This solution is particularly advantageous because it allows reducing a processing activity, which is deterministic. So, if this processing activity is reduced by a certain amount, the total run-time computational load will be reduced by the same amount. In this way, the maximum level of effectiveness is provided.
Advantageously, second computerized means 12 can comprise a logical selector (not illustrated) for selecting a first set of algorithms 13 or a second set of algorithms 14 for executing the mentioned foreground processing activity. The sets of algorithms 13 and 14 affect advantageously the DSP 2 with different run-time computational loads. In particular, the second set of algorithms 14 may affect the DSP with a lower computational load with respect of the first set of algorithm 13.
Advantageously, the mentioned logical selector selects the first predefined set of algorithms for executing the foreground processing activity, if the run-time computational load does not exceed a predefined threshold. In this case, the DSP is running in normal conditions, so that the first set of algorithms 13 can be used, even if they are “heavy” to be executed. Preferably, the algorithms 13 are constructed in such a way to ensure the maximum level of accuracy for the DSP processing. As known to those skilled in the art, they can require complicated operations for the sake of accuracy.
On the other end, if the run-time computational load exceeds the mentioned predefined threshold, the logical selector selects the second predefined set of algorithms 14. In this case the DSP is running in overload conditions, so that the computational load must be reduced immediately. This can be easily obtained forcing the DSP, by means of the logical selector, to execute “lighter” algorithms, like those comprised in set 14. Obviously, the algorithms of set 14 cannot ensure the same level of accuracy as the algorithms of set 13. This is not to be considered a problem because the algorithms of set 14 are used only for the period of time, in which an overload condition is present. For this reason, it is not difficult to use algorithms that provide, for a short period of time, a safe level of accuracy. This fact ensures that, even if the DSP does not run at the maximum level of accuracy it prevents, in any case, the hosted protection functions related to the controlled protection devices 5 from failure.
Advantageously the set 14 can comprise algorithms that are based on iterative incremental calculations. In this way, as known to those skilled in the art, many complex operations can easily be avoided.
In a further preferred embodiments, the first computerized means 11 comprise a logical analyzer block for evaluating the computational load, due to the foreground processing activity, which affects the DSP 2 in a subsequent sampling period of time. For example, referring again to FIG. 1, it can be considered a predefined period of time, which elapses between the instant of acquisition of the second sampled value 8 (Tc) and a third sampled value 8 (not illustrated). In this case, the mentioned logical selector can select, internally to set 14, different kinds of “light” algorithms, so as to regulate with more accuracy the level of reduction of the computational load. In this way, an “a priori” regulation of the run-time computational load of the DSP can be easily executed. It has been proven, in practice, that the digital multifunction relay, according to the present invention, allows achieving all the intended aim and objects.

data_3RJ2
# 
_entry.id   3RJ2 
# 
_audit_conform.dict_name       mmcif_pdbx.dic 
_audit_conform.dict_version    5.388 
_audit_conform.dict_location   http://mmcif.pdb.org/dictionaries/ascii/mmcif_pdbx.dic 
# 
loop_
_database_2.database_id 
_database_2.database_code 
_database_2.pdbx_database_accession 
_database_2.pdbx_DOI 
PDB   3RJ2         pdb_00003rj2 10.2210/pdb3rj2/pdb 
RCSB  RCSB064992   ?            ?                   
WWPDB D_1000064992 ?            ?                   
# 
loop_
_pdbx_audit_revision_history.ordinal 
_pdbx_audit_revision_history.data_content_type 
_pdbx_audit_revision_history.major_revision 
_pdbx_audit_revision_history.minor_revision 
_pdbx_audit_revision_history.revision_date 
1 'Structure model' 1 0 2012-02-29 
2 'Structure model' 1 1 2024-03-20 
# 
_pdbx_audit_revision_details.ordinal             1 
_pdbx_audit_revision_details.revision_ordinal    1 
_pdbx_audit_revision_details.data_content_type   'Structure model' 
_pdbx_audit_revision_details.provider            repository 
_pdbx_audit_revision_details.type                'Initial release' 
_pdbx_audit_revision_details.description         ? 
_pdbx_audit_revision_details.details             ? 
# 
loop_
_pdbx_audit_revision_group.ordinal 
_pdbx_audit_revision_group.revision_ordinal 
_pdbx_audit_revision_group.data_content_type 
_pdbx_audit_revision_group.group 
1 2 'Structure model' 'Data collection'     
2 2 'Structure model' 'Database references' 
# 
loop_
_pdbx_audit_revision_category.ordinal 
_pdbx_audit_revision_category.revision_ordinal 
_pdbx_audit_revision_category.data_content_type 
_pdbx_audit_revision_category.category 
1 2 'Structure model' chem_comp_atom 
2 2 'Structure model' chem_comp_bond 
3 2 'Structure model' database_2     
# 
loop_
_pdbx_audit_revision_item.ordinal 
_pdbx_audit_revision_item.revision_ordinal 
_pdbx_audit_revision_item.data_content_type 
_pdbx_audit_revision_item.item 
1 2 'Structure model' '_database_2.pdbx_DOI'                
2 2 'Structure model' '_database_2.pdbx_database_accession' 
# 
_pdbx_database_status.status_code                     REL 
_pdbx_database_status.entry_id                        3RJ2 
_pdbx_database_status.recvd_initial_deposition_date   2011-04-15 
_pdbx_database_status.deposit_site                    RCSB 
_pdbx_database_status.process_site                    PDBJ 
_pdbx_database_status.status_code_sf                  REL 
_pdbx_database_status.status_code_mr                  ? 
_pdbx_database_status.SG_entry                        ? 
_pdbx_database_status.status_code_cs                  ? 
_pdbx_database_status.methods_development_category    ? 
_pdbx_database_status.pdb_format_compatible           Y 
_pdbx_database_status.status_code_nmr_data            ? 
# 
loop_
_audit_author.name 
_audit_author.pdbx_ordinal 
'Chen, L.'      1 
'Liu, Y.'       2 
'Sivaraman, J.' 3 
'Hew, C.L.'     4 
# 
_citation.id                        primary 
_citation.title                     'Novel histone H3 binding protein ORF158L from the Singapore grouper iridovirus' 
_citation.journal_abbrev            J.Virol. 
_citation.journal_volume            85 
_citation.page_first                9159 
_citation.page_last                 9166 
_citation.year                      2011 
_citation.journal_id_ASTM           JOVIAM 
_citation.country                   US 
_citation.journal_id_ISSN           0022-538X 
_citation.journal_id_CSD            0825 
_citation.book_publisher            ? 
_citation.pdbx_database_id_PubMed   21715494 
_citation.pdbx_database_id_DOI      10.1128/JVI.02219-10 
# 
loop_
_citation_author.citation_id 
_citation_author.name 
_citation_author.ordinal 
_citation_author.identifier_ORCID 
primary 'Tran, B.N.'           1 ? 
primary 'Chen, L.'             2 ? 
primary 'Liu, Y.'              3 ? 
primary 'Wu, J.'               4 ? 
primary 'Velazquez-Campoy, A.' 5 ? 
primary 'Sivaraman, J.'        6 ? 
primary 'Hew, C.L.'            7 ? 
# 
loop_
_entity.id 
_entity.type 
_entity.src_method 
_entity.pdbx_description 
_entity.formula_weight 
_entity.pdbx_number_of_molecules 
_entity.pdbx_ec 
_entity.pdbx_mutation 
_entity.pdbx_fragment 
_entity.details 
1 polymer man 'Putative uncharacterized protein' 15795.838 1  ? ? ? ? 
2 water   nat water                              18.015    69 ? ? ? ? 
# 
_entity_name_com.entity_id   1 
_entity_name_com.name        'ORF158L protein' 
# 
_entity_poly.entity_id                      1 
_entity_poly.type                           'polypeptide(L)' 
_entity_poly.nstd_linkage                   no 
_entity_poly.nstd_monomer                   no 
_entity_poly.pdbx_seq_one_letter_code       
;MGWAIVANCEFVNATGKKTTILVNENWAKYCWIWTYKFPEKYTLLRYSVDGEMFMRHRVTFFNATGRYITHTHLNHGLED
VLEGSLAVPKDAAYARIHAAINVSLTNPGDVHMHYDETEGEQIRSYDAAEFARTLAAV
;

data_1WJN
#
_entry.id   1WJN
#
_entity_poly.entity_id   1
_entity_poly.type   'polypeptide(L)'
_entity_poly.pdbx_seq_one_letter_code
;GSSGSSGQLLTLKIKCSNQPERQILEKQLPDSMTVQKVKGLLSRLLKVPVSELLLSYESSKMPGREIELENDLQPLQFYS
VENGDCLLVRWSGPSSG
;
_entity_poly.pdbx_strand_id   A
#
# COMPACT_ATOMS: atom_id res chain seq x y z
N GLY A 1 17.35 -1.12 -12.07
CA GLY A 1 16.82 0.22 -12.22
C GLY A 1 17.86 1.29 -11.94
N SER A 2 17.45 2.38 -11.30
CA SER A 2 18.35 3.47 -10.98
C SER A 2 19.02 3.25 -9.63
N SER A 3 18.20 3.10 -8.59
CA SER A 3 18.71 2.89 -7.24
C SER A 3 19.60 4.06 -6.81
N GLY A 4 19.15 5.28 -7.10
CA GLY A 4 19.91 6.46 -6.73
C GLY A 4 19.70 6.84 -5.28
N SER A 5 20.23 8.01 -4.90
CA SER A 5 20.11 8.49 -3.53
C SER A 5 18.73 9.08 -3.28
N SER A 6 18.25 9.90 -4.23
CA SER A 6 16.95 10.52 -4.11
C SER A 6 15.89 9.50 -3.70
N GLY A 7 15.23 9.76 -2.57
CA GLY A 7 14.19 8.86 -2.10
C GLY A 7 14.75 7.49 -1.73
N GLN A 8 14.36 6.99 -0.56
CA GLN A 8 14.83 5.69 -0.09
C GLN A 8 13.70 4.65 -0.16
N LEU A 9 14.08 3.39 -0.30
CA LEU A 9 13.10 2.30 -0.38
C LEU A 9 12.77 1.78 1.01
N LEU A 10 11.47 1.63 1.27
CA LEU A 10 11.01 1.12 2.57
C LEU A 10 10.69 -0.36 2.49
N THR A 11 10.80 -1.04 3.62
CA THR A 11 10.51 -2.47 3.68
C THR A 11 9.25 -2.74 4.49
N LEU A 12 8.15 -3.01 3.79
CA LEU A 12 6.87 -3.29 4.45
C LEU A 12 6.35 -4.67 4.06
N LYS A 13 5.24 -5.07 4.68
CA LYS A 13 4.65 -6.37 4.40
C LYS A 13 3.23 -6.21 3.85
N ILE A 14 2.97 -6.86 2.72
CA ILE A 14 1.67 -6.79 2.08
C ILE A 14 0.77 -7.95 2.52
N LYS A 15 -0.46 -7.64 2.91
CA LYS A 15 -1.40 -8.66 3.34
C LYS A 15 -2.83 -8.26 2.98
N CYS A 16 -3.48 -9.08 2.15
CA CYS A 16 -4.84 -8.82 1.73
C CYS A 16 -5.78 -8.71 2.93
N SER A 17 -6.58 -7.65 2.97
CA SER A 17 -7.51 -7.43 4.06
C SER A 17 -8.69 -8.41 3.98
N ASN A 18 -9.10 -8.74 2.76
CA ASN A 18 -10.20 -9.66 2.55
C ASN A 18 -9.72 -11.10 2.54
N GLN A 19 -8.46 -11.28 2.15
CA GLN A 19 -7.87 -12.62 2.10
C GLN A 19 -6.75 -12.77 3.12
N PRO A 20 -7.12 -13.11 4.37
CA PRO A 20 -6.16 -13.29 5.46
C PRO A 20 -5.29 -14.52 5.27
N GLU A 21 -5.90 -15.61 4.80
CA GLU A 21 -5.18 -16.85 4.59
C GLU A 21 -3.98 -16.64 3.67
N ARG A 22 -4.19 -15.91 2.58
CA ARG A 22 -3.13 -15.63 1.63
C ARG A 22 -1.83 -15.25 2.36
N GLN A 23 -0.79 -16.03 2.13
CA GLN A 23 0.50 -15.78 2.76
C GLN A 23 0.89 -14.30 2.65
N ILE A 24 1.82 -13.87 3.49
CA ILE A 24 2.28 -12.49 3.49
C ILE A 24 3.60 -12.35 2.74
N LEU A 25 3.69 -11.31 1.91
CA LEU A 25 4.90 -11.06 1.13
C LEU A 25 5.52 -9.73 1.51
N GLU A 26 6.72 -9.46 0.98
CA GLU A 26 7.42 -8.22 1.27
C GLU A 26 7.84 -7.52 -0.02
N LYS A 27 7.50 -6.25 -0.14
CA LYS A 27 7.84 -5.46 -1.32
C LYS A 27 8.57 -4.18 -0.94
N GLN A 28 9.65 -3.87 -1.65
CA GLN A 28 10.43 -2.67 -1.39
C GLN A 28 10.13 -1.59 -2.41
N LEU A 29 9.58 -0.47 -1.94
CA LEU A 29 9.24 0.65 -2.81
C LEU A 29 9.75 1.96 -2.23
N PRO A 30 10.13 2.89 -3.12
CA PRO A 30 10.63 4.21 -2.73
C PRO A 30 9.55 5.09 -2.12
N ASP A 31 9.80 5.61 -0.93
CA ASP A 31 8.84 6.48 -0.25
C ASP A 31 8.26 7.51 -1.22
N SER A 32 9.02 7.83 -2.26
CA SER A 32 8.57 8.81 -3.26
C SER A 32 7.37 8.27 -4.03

In particular, it allows obtaining serious improvements of the performances of the hosted protection functions related to the controlled protection devices 5, in terms of flexibility and reliability, at the same levels of cost.
The digital multifunction relay, according to the present invention, thus conceived is capable of numerous modifications and variants that are all within the inventive concept.
Moreover, all the details can be substituted by technically equivalent elements.
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|U.S. Classification||700/292, 361/93.2, 700/291, 700/306, 714/E11.144|
|International Classification||H02H3/00, G06F11/00, H02H3/05|
|Cooperative Classification||H02H3/05, G06F11/004, H02H3/00|
|European Classification||H02H3/00, G06F11/00H|
|Aug 29, 2002||AS||Assignment|
Owner name: ABB T&D TECHNOLOGY LTD., SWITZERLAND
Free format text: ASSIGNMENT OF ASSIGNORS INTEREST;ASSIGNOR:FABIO, GATELLI;REEL/FRAME:013732/0279
Effective date: 20020806
|Sep 29, 2004||AS||Assignment|
Owner name: ABB TECHNOLOGY AB, SWITZERLAND
Free format text: CHANGE OF NAME;ASSIGNOR:ABB T&D TECHNOLOGY, LTD.;REEL/FRAME:015200/0391
Effective date: 20020319
Owner name: ABB TECHNOLOGY AG, SWITZERLAND
Free format text: CHANGE OF NAME;ASSIGNOR:ABB T&D TECHNOLOGY, LTD.;REEL/FRAME:015200/0441
Effective date: 20020319